Wednesday, April 28, 2010

The Vigil or The Guided Cradle

If you take it from the pompous Balto (Vinnie Penna) and his bumbling assistant Aldo (Travis York), two interrogators in the Middle Ages, torture is an art. If so, then under Crystal Skillman's wandering hand, it's a spattered Pollock. How else to explain her new play, The Vigil or The Guided Cradle, a work crammed full of rushed and colliding ideas?

When it comes to the physical stuff, John Hurley's a happy director, and he gets a lot of mileage out of the solemn conversation between the imprisoned Jan (Joseph Mathers) and his torturer, Ippolito (Christian Rummel), a man who threatens the bloody sanctity of Balto's profession with his newfangled devices. (The inspiration for this play: a pyramid under the victim's prostate. If they did not keep themselves awake--a vigil--they would impale themselves on the tip--the guided cradle--and thereby wear themselves down mentally and physically.) But nobody knows how to handle the forced connection between these scenes, set in the past, and the modern ones between Translator (Dion Mucciacito) and Foreigner (Susan Louise O'Connor), especially when the two worlds start merging--despite having no parallels between them.

Amidst all the confusing plotting, the actual drama often gets lost, too. Prime (Alex Pappas) is meant to rule his prison with an iron fist (and apparently an iron dick, given his frequent "inspections" of female prisoners), but his request that Ippolito perform an abortion not only comes out of left field, but without any actual action. It makes a convenient sort of sense that the Translator is seeking revenge on the Foreigner's father--a covert torturer himself--but reducing him to nothing more than a mere kidnapper--well, that takes morality out of the discussion and leaves O'Connor with nothing to do, other than to play the entitled, ignorant American. Granted, torture is generally a one-sided affair (just look at the endless repetitions of 24), but shouldn't the ends at least justify the means?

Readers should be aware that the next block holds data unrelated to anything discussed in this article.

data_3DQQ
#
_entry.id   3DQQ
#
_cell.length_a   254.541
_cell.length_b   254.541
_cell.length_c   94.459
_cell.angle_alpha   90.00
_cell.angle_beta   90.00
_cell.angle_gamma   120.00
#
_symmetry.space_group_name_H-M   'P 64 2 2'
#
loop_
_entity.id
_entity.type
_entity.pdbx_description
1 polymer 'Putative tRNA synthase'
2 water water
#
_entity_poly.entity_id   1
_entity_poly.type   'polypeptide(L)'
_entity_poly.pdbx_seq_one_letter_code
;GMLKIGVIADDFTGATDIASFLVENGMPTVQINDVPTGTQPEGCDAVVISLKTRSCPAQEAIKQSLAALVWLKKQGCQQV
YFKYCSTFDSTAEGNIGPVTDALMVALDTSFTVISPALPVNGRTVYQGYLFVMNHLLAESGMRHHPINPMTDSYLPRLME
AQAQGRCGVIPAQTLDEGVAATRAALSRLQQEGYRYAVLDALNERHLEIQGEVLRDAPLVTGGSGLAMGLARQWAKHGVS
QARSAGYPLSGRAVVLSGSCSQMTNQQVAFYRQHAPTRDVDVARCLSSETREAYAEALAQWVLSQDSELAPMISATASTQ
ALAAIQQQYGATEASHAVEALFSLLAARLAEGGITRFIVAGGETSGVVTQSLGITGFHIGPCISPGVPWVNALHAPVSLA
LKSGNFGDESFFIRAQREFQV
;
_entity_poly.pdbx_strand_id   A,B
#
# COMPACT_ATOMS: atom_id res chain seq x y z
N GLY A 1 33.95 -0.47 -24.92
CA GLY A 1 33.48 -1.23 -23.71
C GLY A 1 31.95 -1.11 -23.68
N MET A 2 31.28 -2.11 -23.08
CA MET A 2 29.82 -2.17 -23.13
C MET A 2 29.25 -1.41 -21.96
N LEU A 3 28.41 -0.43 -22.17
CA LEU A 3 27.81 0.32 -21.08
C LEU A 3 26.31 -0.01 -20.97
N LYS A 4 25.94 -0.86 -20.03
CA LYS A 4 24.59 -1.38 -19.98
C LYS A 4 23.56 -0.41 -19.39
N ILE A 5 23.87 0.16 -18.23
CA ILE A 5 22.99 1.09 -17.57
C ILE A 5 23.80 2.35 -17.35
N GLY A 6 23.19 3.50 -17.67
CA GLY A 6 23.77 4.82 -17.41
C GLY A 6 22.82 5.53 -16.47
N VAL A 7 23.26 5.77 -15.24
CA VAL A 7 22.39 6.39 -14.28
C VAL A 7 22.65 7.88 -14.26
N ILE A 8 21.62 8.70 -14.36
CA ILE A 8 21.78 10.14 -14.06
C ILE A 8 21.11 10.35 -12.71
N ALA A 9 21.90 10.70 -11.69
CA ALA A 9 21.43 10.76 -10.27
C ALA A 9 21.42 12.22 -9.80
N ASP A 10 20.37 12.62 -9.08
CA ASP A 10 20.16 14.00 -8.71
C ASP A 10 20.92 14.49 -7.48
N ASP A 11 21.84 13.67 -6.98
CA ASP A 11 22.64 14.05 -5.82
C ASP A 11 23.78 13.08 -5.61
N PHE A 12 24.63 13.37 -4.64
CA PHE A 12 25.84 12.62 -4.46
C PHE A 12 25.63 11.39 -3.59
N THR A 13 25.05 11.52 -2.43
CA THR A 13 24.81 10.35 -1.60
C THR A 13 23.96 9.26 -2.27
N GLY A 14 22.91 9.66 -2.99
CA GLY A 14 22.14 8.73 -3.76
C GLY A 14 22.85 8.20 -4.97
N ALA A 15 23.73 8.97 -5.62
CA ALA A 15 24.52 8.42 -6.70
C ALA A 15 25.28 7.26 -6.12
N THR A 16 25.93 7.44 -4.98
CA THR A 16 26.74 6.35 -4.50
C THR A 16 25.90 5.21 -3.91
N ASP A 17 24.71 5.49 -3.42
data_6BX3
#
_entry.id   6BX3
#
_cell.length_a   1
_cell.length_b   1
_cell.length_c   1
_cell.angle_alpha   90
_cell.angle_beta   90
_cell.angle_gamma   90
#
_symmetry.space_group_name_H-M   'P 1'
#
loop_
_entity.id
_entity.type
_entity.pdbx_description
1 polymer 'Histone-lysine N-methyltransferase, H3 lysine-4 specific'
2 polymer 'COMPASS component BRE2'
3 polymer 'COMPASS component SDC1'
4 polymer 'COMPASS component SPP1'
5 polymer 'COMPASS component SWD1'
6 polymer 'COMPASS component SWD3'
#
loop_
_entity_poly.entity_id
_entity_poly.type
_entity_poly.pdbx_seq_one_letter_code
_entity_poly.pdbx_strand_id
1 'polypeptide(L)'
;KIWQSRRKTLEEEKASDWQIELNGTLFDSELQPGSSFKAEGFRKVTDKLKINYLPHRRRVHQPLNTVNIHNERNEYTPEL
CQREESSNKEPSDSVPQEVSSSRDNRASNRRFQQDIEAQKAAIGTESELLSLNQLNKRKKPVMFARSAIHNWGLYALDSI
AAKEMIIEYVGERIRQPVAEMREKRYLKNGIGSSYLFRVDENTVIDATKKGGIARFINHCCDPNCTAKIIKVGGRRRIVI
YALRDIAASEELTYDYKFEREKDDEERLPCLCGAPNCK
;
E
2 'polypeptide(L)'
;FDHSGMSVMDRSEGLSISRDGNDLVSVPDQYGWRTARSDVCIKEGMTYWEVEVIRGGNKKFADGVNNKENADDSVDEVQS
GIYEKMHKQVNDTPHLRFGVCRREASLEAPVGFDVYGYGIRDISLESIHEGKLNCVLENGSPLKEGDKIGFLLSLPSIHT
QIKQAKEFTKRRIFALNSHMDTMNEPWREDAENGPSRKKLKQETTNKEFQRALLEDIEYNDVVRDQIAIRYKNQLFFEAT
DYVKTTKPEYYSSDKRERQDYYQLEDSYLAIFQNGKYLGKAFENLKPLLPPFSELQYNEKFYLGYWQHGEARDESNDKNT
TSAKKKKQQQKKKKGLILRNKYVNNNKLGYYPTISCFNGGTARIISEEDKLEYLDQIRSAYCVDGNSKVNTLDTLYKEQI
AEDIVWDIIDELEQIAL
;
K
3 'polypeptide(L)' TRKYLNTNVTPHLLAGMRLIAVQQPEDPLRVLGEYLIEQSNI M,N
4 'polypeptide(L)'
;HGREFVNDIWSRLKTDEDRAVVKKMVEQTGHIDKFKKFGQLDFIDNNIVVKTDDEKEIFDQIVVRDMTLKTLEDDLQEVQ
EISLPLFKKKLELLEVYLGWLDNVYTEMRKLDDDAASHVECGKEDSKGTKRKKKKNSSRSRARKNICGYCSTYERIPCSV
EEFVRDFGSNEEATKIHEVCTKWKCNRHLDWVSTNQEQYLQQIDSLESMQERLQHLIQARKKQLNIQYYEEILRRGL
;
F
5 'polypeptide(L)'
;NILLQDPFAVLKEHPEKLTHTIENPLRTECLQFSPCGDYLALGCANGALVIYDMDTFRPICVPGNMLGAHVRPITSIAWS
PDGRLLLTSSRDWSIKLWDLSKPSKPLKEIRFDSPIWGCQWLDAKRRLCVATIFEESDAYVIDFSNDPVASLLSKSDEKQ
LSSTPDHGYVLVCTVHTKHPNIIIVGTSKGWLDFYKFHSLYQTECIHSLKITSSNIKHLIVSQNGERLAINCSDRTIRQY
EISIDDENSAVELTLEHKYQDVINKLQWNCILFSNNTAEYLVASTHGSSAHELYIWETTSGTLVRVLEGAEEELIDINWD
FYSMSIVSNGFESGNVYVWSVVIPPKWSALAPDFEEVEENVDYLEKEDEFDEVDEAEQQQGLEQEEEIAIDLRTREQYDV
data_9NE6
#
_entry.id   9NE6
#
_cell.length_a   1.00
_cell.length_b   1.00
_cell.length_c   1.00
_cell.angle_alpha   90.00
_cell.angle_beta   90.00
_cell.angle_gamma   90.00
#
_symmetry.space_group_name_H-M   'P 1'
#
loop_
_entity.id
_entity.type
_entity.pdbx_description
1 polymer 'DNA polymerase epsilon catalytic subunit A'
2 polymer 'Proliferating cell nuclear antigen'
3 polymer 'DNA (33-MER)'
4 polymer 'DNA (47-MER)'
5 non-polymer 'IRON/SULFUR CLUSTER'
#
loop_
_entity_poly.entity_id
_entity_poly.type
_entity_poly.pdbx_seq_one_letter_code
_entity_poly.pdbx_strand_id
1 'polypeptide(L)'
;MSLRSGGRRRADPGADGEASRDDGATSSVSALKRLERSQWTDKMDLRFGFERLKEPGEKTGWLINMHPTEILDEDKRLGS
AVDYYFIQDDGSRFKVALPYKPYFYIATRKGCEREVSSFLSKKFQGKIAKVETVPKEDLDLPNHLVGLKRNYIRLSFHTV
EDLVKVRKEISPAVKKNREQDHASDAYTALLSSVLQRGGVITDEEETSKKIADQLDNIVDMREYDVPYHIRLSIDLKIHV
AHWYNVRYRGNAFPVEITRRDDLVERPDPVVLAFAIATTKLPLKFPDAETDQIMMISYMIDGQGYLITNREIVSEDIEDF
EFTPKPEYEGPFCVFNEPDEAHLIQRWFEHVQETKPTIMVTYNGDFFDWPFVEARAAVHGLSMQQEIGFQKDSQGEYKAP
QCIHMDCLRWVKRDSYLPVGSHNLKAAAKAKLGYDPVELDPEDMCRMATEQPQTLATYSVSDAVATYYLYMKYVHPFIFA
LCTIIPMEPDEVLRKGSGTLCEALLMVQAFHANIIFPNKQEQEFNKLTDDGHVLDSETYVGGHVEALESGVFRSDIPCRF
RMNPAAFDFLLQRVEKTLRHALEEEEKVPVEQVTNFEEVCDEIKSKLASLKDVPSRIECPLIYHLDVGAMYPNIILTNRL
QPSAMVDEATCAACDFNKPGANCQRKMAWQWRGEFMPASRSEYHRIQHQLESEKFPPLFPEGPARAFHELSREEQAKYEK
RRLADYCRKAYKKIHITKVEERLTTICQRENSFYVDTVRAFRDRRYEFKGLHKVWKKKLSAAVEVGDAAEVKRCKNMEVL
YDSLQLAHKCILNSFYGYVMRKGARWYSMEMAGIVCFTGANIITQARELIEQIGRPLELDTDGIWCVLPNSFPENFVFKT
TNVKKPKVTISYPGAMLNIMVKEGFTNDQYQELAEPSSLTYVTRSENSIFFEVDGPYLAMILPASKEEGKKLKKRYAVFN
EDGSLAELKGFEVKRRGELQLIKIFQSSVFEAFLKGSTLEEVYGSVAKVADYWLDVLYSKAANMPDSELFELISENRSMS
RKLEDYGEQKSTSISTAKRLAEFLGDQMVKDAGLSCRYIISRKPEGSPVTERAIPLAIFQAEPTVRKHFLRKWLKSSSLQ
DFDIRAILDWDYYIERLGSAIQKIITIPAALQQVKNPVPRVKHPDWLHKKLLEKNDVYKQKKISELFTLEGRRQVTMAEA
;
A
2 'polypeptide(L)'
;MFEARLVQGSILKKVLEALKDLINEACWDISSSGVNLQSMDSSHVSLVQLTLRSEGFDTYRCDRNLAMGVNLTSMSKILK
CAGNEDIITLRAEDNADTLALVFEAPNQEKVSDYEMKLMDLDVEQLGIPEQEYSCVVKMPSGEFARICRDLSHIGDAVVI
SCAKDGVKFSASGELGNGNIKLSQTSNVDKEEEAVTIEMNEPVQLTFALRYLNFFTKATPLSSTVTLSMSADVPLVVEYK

In this case, The Vigil cops out and ends with a reality-blurring scene that speaks to the redemptive hope that comes only when we set each other free. If this final bit were earned instead of being tied up in a bunch of cryptic claptrap, it might actually be effective. Instead, it's just a merciful fade to black.

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